Temple woman recounts her father’s suicide 

  • Olivia Holmes, of Temple, holds a picture of her late father Stacy, who commit suicide in his older years. Staff photo by Abby Kessler

  • Olivia Holmes, of Temple, holds a picture of her late father Stacy, who commit suicide in his older years. (Abby Kessler/ Monadnock Ledger-Transcript) Staff photo by Abby Kessler—Monadnock Ledger-Transcript

Monadnock Ledger-Transcript
Thursday, November 09, 2017 11:0AM

Olivia Holmes’ father planned his suicide for years.

Her father Stacy Holmes’ plan was to write a play, show it to 250 of his closest friends at a private men’s club in Boston, and the night after the final production, he would end his life.

Olivia said the plan was that she was supposed to heat up leftover turkey soup, drop a pill in the broth, and feed it to her father. They would go upstairs and Olivia would put a pillow over her father’s head to make sure it had worked. Because assisted suicide was, and still is, illegal in Massachusetts, she would likely go to jail for the cause.

“It was a heartbreaking conversation that took two-and-a-half years,” Olivia said at her house in Temple on a recent Wednesday.

Stacy was legally blind from a wood cutting accident and had emphysema, a combination that left the incredibly witty and intelligent man bereft of the things he loved most in the world. Olivia’s mother was diagnosed with Alzheimer’s disease around the same time, and after a five-year decline, died of an infection in 1986.

Not long after his wife died, Stacy started planning his own suicide.

Olivia said her father had been in contact with a Boston Globe reporter named Jack Thomas, who was writing a number of columns about Stacy. Days after, Stacy’s story would be blasted across the front page of the Globe under the headline: “Mr. Boston dies with dignity.”

“I said, ‘Dad that’s a horrible idea, I think you’re confusing your ego needs with your death needs,’” Holmes said.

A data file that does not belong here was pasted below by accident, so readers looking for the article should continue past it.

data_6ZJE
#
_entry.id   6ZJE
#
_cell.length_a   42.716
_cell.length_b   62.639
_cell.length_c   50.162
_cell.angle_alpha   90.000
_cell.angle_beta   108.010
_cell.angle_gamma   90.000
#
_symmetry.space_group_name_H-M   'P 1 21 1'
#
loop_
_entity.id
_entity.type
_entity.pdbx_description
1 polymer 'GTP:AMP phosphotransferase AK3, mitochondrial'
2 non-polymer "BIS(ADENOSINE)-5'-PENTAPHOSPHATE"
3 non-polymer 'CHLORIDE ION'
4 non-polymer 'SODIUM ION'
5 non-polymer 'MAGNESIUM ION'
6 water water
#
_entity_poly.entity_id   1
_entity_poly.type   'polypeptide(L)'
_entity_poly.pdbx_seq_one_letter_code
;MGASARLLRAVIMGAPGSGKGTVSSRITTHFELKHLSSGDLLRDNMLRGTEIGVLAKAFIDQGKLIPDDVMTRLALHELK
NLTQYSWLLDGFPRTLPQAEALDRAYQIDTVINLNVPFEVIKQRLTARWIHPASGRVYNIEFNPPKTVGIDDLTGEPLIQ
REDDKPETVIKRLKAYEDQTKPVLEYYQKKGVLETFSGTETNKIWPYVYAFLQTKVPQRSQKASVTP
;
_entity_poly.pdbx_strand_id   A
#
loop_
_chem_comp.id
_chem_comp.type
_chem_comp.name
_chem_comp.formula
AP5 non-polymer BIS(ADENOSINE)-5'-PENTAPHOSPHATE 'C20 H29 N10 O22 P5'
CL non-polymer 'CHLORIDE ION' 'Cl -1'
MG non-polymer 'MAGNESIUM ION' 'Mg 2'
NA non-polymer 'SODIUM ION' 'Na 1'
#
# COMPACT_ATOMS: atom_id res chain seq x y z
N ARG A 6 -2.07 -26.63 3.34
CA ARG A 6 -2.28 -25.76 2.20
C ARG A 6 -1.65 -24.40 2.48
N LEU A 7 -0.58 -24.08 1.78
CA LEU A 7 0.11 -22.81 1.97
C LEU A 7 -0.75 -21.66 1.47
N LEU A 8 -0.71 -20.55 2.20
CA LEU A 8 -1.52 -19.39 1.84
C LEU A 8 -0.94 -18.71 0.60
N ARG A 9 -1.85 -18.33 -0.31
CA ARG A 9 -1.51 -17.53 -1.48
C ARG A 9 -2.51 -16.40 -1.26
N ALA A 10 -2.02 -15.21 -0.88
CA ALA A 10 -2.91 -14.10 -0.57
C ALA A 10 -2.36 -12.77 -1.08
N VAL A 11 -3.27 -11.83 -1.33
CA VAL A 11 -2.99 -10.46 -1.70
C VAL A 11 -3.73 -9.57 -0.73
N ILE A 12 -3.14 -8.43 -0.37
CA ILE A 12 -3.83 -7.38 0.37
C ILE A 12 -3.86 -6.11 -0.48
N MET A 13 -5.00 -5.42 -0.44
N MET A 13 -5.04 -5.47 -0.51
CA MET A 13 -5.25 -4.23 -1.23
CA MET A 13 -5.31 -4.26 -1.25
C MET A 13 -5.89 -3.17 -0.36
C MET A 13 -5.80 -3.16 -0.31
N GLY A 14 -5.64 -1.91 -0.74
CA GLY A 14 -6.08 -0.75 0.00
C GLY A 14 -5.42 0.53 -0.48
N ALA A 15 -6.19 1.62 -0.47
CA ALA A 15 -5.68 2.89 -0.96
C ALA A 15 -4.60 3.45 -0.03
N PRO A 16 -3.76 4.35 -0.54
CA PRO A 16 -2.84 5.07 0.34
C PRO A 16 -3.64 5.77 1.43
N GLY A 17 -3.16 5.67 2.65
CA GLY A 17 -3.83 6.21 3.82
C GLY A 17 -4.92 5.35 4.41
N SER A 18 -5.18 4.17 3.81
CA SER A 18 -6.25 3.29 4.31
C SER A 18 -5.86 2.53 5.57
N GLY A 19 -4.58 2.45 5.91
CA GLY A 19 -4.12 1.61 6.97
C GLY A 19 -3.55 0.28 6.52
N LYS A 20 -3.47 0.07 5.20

Thomas said even though decades have passed since he worked on that story, he remembers Stacy. He called the man an “unforgettable character” who was a “raconteur of good taste, great wit, and sunny disposition.”

Thomas said he grew up with an aversion to suicide and before he started in on the story he wondered if Stacy was a bit crazy. But as their conversations developed, Thomas said it became clear that the man was of sound mind and that he had thought the process through.

“I came to respect what he was doing,” Thomas said.

Though he arrived at the decision, Thomas said it was still hard to come to terms with the fact that the man he had dined and laughed with and a person whom he “did not want to lose” would commit suicide.

Olivia said the play happened, but her father didn’t kill himself on the final night like he had originally planned.

Stacy waited about three months.

Holmes was living with her father the night he killed himself. She came home from her clergy work one night, her father was taking a bath, she turned his bed down for him, and then got ready to go to sleep herself. Holmes woke up early the next morning and went to make a cup of coffee when she noticed a chair propping open her father’s bedroom door with a note on it.

She went into his room and he was lying in bed, not breathing. Holmes said she waited three hours before she called the doctor to make sure he was really dead.

He was.

She said he took a pill that he washed down with a beer.